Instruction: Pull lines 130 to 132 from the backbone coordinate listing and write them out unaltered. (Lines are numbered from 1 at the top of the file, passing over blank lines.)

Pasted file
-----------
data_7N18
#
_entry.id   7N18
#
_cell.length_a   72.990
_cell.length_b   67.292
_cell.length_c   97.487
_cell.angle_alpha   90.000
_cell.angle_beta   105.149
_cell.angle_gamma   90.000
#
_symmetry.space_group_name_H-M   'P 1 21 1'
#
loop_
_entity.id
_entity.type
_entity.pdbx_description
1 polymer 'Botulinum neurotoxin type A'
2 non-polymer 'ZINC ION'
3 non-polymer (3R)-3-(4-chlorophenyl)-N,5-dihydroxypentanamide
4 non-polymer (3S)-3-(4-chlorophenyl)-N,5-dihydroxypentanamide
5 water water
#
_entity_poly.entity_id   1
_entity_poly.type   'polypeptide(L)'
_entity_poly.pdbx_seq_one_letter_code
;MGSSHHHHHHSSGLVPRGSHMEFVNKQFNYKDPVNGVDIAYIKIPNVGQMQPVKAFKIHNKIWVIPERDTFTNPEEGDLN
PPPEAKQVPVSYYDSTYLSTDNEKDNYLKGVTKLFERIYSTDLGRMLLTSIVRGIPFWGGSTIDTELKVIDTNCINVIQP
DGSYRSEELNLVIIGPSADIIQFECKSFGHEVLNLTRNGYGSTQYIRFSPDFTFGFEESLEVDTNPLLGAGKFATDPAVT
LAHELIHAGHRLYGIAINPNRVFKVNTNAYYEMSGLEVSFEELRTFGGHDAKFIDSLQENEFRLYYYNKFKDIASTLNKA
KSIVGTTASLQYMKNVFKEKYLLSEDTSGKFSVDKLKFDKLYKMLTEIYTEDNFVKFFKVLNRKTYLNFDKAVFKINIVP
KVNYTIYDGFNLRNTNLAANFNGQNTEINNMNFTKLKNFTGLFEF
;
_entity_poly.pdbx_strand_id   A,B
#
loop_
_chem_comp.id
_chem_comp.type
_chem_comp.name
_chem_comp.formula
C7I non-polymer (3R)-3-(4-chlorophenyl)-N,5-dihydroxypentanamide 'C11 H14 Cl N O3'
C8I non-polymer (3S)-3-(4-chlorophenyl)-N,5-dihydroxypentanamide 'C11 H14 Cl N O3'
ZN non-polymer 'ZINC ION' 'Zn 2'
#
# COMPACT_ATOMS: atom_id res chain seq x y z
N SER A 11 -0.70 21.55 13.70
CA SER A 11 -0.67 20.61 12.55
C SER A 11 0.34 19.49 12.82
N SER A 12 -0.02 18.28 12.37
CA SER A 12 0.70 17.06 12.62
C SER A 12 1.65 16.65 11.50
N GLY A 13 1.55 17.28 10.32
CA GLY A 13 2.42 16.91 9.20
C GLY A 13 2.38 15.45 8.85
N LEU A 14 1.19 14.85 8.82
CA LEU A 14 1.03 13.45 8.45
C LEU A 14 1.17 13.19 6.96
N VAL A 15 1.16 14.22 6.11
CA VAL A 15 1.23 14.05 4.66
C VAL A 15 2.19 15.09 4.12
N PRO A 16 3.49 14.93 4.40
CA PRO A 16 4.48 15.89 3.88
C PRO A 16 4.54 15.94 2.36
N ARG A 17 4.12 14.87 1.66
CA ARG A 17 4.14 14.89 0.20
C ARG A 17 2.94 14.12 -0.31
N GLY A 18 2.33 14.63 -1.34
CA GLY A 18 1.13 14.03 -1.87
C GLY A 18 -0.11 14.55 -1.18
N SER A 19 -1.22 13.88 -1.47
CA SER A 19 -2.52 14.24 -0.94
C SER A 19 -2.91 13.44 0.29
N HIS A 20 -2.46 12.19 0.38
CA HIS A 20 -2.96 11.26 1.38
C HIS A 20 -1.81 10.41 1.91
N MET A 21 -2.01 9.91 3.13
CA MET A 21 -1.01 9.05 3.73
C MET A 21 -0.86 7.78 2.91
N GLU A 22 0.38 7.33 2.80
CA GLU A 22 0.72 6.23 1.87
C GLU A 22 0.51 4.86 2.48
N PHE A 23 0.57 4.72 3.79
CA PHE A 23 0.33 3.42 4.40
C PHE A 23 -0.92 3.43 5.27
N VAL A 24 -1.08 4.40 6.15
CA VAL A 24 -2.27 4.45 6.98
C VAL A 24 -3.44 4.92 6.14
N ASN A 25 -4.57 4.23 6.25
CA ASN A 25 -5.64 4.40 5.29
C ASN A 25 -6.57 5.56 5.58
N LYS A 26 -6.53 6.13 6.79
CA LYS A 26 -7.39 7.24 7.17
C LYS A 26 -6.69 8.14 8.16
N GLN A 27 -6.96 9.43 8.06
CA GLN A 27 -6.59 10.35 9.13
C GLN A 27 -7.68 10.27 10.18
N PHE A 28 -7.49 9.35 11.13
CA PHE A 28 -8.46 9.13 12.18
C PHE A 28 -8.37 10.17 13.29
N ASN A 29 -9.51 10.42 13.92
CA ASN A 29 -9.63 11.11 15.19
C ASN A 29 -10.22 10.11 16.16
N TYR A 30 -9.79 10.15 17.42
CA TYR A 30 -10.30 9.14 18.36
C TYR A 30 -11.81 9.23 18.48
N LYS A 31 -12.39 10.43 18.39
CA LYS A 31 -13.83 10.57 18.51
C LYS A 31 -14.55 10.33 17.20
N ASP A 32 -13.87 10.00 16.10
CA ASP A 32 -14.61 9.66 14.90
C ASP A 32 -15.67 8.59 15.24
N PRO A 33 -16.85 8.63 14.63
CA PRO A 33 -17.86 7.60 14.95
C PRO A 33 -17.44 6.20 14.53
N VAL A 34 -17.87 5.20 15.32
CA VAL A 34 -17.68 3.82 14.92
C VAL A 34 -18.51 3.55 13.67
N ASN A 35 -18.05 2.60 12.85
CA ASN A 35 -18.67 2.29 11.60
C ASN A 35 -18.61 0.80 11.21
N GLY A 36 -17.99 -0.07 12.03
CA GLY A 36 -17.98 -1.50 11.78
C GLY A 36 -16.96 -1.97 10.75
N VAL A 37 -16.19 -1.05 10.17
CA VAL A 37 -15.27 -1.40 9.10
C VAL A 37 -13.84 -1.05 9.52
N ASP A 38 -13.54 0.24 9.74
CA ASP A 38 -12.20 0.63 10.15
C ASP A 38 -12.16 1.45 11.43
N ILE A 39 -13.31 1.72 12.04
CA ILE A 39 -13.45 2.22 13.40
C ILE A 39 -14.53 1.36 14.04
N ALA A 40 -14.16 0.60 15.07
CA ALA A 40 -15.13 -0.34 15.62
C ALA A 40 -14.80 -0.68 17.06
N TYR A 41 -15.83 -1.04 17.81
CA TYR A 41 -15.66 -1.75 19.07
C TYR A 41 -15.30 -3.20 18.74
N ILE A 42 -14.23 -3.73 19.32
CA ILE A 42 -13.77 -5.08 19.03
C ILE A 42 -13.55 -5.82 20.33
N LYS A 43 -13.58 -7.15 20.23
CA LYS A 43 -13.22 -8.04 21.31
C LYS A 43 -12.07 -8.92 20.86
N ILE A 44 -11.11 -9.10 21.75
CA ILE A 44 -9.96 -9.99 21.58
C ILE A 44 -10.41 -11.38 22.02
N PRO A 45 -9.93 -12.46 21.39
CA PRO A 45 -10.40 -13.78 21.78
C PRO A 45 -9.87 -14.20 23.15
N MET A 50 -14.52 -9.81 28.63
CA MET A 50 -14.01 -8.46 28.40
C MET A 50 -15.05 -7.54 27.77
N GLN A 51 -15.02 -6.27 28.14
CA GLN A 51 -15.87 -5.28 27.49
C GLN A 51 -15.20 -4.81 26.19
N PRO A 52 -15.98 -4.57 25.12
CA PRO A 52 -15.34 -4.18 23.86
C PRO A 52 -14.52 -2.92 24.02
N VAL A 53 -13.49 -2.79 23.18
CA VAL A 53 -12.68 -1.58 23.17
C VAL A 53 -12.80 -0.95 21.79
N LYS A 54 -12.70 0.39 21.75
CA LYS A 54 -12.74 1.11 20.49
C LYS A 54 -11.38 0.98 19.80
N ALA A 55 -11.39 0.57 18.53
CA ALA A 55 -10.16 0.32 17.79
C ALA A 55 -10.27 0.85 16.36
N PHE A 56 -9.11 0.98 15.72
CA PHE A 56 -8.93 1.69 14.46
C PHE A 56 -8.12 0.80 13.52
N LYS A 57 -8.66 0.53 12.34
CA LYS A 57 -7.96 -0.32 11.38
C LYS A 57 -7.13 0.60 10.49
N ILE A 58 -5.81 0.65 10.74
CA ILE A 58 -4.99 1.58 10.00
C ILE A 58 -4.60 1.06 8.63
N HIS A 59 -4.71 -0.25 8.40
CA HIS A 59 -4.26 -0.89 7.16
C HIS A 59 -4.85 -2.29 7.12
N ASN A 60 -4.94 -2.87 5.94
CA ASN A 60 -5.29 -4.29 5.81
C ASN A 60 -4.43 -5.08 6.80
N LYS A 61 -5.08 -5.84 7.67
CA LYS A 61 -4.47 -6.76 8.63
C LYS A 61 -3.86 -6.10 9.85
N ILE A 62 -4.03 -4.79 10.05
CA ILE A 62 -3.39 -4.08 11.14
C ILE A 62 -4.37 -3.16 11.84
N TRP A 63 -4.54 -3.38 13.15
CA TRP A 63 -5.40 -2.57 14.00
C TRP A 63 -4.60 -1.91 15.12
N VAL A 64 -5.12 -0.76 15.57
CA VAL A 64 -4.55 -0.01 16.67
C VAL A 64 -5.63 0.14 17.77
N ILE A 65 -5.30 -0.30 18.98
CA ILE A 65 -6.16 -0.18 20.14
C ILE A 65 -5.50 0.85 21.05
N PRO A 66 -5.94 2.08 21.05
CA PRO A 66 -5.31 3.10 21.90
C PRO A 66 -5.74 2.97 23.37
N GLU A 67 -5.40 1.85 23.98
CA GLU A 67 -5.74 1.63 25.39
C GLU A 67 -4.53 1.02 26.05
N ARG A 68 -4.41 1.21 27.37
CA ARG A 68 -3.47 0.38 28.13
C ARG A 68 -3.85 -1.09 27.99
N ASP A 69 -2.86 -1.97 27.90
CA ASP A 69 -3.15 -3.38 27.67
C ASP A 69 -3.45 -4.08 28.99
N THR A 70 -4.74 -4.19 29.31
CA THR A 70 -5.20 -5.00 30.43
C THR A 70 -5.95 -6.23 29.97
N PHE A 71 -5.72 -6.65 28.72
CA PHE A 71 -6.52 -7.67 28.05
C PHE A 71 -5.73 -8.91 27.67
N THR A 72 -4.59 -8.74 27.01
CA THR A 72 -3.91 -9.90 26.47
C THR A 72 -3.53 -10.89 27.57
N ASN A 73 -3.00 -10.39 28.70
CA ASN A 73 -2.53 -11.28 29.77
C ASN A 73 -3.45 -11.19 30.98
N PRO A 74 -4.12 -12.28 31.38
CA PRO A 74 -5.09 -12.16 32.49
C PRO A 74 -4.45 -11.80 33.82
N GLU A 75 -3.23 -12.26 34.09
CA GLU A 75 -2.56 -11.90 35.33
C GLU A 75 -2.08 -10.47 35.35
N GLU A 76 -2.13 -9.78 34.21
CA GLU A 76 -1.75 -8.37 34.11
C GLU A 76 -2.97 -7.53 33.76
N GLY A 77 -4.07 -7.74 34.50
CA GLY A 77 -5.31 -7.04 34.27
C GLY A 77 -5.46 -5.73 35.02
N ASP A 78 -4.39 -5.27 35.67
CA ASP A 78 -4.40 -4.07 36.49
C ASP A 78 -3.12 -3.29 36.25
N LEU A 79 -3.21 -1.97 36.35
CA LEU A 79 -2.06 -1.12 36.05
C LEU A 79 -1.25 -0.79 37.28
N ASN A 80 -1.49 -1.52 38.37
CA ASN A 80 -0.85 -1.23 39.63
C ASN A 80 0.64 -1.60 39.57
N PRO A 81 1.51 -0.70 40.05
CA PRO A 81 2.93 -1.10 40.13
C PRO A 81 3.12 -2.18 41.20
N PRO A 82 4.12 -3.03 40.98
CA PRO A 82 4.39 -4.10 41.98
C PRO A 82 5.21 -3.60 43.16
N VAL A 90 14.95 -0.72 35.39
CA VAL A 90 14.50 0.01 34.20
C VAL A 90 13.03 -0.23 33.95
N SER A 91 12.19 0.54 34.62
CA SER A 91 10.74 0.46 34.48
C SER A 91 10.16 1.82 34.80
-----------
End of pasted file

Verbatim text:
N ILE A 39 -13.31 1.72 12.04
CA ILE A 39 -13.45 2.22 13.40
C ILE A 39 -14.53 1.36 14.04